Activism suggestion: How about shade for “accessible” parking spots?

How do we start campaigning for shade over accessible parking spots?

Parked cars in the Australian sun get way too hot at the best of times, no matter how able-bodied you are. But lots of people with disabilities have further issues with temperature regulation and/or high temperatures making them sick. People with spinal injuries can have major issues keeping their body temperature stable. People with multiple sclerosis can be made very ill very suddenly by overheating. People with CFS or fibro can have similar issues with temperature regulation or overheating. Head injuries or Parkinson’s disease or stroke or diabetes or lung cancer or extensive burns scars or who take certain medications can all reduce a person’s ability to stay safe in the heat.

Assembling a scooter exposed to the baking sun in a car park is no fun at all. People in body casts or braces can’t dress down effectively for the heat. You can probably name more. This isn’t a tiny or ‘niche’ issue. This affects a lot of us.

Putting simple shadecloth or tin roofs or established-tree shades over accessible parking would be simple and inexpensive, especially given how few spots there actually are. But I regularly see lots of tree shade over the non-accessible spots, with the “accessible” spots out in the baking sun.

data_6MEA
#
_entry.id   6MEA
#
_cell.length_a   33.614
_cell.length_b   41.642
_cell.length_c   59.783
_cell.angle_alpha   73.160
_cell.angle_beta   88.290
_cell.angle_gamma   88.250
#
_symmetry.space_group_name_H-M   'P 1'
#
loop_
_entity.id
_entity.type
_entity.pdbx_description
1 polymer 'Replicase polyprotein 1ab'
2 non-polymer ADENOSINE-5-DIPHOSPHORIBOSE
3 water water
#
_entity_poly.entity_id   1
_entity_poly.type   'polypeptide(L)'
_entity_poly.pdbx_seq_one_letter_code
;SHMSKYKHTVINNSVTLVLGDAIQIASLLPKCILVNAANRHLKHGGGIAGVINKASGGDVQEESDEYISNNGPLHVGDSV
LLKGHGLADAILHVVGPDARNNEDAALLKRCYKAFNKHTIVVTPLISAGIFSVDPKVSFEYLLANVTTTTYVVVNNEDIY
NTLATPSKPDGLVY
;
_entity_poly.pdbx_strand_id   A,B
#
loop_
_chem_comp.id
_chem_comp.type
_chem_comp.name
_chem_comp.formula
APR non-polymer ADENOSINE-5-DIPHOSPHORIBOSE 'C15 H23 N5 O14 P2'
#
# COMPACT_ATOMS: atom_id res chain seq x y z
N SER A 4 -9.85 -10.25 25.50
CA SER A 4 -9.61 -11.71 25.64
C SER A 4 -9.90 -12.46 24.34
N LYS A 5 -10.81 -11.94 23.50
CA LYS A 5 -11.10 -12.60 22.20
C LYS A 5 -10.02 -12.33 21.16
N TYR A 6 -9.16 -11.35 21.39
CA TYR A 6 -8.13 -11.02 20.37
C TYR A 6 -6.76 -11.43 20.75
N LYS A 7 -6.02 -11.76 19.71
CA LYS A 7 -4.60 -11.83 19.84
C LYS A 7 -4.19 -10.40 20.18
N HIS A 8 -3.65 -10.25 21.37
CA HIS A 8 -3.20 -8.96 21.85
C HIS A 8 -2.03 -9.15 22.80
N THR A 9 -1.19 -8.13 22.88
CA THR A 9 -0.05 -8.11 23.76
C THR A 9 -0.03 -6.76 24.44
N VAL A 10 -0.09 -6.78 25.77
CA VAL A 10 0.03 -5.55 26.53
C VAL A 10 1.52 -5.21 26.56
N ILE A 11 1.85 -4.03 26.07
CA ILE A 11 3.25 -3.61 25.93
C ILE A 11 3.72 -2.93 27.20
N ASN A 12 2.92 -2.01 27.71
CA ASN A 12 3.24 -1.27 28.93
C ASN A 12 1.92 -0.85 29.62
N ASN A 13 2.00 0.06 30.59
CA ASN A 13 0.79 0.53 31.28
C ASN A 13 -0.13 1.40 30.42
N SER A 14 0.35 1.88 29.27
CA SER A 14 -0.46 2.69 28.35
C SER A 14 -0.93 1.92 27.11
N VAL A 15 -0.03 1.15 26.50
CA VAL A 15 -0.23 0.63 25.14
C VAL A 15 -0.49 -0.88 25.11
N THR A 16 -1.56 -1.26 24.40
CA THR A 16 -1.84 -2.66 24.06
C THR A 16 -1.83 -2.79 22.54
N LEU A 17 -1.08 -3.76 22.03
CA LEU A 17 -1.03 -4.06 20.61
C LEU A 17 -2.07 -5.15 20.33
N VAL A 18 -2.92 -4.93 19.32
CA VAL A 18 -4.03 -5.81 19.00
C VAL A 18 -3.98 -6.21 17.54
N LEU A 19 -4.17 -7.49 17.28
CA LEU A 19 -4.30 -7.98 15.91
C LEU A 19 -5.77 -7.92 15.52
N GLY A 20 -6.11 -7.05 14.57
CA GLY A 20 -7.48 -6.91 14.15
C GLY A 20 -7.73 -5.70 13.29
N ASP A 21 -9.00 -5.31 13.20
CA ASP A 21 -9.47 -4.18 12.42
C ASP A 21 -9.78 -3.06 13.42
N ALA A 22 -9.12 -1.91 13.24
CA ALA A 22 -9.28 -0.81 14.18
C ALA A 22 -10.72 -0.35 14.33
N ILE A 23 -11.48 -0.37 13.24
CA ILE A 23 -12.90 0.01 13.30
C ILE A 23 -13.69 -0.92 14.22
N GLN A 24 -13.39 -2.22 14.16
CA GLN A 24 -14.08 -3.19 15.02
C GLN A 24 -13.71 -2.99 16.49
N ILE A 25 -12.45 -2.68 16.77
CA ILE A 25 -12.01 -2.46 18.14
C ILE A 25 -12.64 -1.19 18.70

I expect this is almost entirely because of ignorance. How do we start getting the word out?

3 thoughts on “Activism suggestion: How about shade for “accessible” parking spots?

  1. This is a good point. North Texas isn’t quite as sunny but it does get really hot. Unfortunately I can’t see this happening in my area except to trigger a huge amount of backlash. “We already provide [not enough] accessible [if you don’t have a chair or scooter lift on the side of your vehicle] parking, what more do you cripples want?”

    (One around here that infuriates me is the eight zillion places that have ‘complimentary’ valet parking that blocks off the accessible parking. I don’t know if it’s legal or not but they do it constantly and if it’s not legal it isn’t enforced. I resent having to wait, standing, for someone to go fetch my car — who will expect to be paid — when I could have parked it myself earlier, kept my keys, and been gone already.)

  2. At least in Darwin, the heat and sun seems to be taken pretty seriously here, so I think that having this raised as an issue would get a fair chance of being listened to. I assume it that it is simply ignorance that the accessible spots are not shaded. I’m applying for a permit next week, and I think I’m going to make some phone calls to the Darwin City Council about this issue (once I get the permit approved).

  3. I think I’ve mentioned this before, but until I started talking to you, I had never considered heat = pain. For us, of course, the worse season for a pain-related disability issue is winter. Don’s already getting all the aches and pains that will lead to him not going out for most of the darker months. So, I’m very ignorant on considering heat-related issues at all.
    .-= Anna´s last blog ..And now, a new week =-.

Comments are closed.